After researching various accent reduction programs and the various forms they take (online conference sessions, in person office visits, audio CD or mp3 programs centered around repetition of sounds, words, and basic concepts, or client directed accent reduction programs in which you work through the individual stages of an accent reduction program independently), you’re likely to come to the conclusion that a confluence of these approaches is necessary to achieve-and maintain-long lasting changes with your speech. Indeed, there are many words in the English language that are close to one another in spelling, yet their respective pronunciations and meanings are completely different from one another. This can potentially lead to some embarrassing pronunciation errors if one is not familiar with both the written and spoken forms of the words in question.
Here are three examples:
Common mispronunciation: Cachet
Both non-native and native English speakers are often confused by words ending in “-che.” Upon first glance it’s tempting to enunciate this particular word as “cash-ay,” making the long a the dominant sound in the second syllable. However that pronunciation is for the word cachet, which refers to a position of privilege and higher authority.
To say it correctly: Cache is pronounced the same way as the word “cash.”
Common mispronunciation: Fisical
People are often inclined to slip extra vowels into words with contrasting consonants, such as “ath-a-lete” rather than “athlete.” However, “fis-i-cal” is not just an improper pronunciation, it can also sound to your listener as though you are saying to the word “physical.”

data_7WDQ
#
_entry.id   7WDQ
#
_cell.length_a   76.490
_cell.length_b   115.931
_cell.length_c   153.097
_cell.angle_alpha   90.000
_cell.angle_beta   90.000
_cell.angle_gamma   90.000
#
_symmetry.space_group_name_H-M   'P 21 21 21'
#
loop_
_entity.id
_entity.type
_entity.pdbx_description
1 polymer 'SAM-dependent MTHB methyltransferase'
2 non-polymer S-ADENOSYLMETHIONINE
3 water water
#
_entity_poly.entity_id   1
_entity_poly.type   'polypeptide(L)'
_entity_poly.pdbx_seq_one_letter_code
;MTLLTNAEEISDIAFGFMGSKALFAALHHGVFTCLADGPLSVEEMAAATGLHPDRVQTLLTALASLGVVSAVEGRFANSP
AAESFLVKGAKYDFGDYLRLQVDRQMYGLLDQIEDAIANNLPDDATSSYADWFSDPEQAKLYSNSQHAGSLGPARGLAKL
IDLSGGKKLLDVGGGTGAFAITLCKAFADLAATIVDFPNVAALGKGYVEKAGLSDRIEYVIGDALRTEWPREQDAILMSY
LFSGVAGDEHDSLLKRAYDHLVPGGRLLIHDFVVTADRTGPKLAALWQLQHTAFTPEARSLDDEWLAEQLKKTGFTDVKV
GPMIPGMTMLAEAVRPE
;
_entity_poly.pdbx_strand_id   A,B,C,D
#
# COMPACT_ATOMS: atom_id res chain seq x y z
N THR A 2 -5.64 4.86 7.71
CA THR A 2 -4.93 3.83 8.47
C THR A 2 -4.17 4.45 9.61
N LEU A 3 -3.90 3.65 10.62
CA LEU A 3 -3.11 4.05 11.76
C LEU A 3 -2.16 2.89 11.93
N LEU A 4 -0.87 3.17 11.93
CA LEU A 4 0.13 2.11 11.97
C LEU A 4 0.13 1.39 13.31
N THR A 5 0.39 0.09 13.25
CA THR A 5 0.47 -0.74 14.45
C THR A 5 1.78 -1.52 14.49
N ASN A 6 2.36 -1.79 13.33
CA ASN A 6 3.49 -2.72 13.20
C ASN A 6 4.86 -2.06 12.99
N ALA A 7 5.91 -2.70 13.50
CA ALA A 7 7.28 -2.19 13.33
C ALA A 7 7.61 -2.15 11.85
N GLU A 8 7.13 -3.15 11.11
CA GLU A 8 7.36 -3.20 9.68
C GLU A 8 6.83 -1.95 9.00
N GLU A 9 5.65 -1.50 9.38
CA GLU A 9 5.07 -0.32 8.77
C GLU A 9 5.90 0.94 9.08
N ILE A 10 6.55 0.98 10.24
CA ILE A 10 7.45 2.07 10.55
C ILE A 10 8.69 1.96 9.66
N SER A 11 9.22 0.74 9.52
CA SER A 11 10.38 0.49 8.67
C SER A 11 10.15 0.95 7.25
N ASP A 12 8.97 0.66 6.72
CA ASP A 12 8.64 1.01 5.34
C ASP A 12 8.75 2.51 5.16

To say it correctly: Make sure you restrict yourself to the two-syllabled word: fis-cal.
Common mispronunciation: Preemptory
Meaning “to leave no chance for rejection or disobedience”, the word “peremptory” is normally used in a dictatorial command. It’s often mispronounced to “pre-emp-tor-y,” with a clumsy switch of the first E and R. This sounds a lot like preempt, which isn’t closely connected with preemptory and is a different word altogether.
To say it correctly: It’s PER-emp-tor-y, and not PRE-emp-tor-y.
Common mispronunciation: suit
A suite, a word for a group of things used for a similar purpose (often a set of rooms), appears to the naked eye a lot more like “suit” than “sweet”. However, it’s pronounced like the latter. Mispronounce suite as “suit” and people will think you’re wearing a type of garment, instead of staying in a hotel room.
To say it correctly: Say it the same way you pronounce the word “sweet.”
Want to learn more about accent reduction programs?
Get started with Accent Pros free accent reduction screening! The screening will rate your accent severity using a 7 point scale: 1 being the most heavy and 7 being very mild. If you’re inclined to take it a step further, check out our various accent reduction programs we have to offer. Accent Pros has an office starter program and online accent reduction programs. Both accent reduction programs have had all clients get a 50% of more accent reduction after 12 sessions-check it out!